keywords = "Health policy, Health reform, Medical economics, Patient Protection and Affordable Care Act",
author = "Gerald, {Joe K}",
year = "2017",
month = "3",
day = "1",
doi = "10.1513/AnnalsATS.201607-569PS",
language = "English (US)",
volume = "14",
pages = "420--425",
journal = "Annals of the American Thoracic Society",
issn = "2325-6621",
publisher = "American Thoracic Society",
number = "3",

}

TY - JOUR

T1 - Ten principles to guide health reform

AU - Gerald, Joe K

PY - 2017/3/1

Y1 - 2017/3/1

N2 - Americans face inevitable trade-offs between health care affordability, accessibility, and innovation. Although numerous reforms have been proposed, universal principles to guide decisionmaking are lacking. Solving the challenges that confront us will be difficult, owing to intense partisan divisions and a dysfunctional political process. Nevertheless, we must engage in reasoned debate that respects deeply held differences of opinion regarding our individual and collective obligations to promote healthy living and ensure affordable access to health care. Otherwise, our decisions will be expressed through political processes that reflect the preferences of narrow interests rather than the general public. Our health care system can be made more efficient and equitable by incentivizing consumers and providers to utilize high-value care and avoid lowvalue care. To accomplish this, we must understand the determinants of consumer and provider behavior and implement policies that encourage, but do not force, optimal decision-making. Although distinguishing between low- and high-value treatments will invariably threaten established interests, we must expand our capacity to make such judgements. Throughout this process, consumers, taxpayers, and policy makers must maintain realistic expectations. Although realigning incentives to promote highvalue care will improve efficiency, it is unlikely to control increasing medical expenditures because they are not primarily caused by inefficiency. Rather, rising medical expenditures are driven by medical innovation made possible by increasing incomes and expanding health insurance coverage. Failure to recognize these linkages risks adopting indiscriminate policies that will reduce spending but slow innovation and impair access to needed care.

AB - Americans face inevitable trade-offs between health care affordability, accessibility, and innovation. Although numerous reforms have been proposed, universal principles to guide decisionmaking are lacking. Solving the challenges that confront us will be difficult, owing to intense partisan divisions and a dysfunctional political process. Nevertheless, we must engage in reasoned debate that respects deeply held differences of opinion regarding our individual and collective obligations to promote healthy living and ensure affordable access to health care. Otherwise, our decisions will be expressed through political processes that reflect the preferences of narrow interests rather than the general public. Our health care system can be made more efficient and equitable by incentivizing consumers and providers to utilize high-value care and avoid lowvalue care. To accomplish this, we must understand the determinants of consumer and provider behavior and implement policies that encourage, but do not force, optimal decision-making. Although distinguishing between low- and high-value treatments will invariably threaten established interests, we must expand our capacity to make such judgements. Throughout this process, consumers, taxpayers, and policy makers must maintain realistic expectations. Although realigning incentives to promote highvalue care will improve efficiency, it is unlikely to control increasing medical expenditures because they are not primarily caused by inefficiency. Rather, rising medical expenditures are driven by medical innovation made possible by increasing incomes and expanding health insurance coverage. Failure to recognize these linkages risks adopting indiscriminate policies that will reduce spending but slow innovation and impair access to needed care.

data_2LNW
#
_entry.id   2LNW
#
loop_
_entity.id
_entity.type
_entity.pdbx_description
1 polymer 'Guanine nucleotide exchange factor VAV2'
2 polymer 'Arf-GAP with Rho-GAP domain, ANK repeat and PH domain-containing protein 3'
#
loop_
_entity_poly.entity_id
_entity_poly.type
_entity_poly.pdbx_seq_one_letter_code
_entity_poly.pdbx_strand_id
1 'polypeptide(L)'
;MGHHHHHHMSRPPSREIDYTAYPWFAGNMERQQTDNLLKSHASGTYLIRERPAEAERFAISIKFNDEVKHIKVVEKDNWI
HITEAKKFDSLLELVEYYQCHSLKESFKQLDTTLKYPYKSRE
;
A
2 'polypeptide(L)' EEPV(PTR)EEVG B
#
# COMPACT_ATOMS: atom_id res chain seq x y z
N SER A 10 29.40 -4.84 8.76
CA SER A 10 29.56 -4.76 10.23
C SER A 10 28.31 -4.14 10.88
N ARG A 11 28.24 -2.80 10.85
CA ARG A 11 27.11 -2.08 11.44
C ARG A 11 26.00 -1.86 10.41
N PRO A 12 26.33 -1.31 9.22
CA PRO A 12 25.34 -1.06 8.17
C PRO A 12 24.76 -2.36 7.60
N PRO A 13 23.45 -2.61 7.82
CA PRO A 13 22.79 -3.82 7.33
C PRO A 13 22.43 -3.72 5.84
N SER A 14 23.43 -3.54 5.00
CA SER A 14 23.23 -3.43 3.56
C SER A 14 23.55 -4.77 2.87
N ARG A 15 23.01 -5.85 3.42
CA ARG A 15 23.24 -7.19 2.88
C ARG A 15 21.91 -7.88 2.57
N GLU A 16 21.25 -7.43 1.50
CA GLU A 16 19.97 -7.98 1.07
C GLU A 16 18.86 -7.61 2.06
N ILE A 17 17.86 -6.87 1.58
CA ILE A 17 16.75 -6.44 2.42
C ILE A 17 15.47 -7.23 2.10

KW - Health policy

KW - Health reform

KW - Medical economics

KW - Patient Protection and Affordable Care Act

UR - http://www.scopus.com/inward/record.url?scp=85014739676&partnerID=8YFLogxK

UR - http://www.scopus.com/inward/citedby.url?scp=85014739676&partnerID=8YFLogxK

U2 - 10.1513/AnnalsATS.201607-569PS

DO - 10.1513/AnnalsATS.201607-569PS

M3 - Article

VL - 14

SP - 420

EP - 425

JO - Annals of the American Thoracic Society

JF - Annals of the American Thoracic Society

SN - 2325-6621

IS - 3

ER -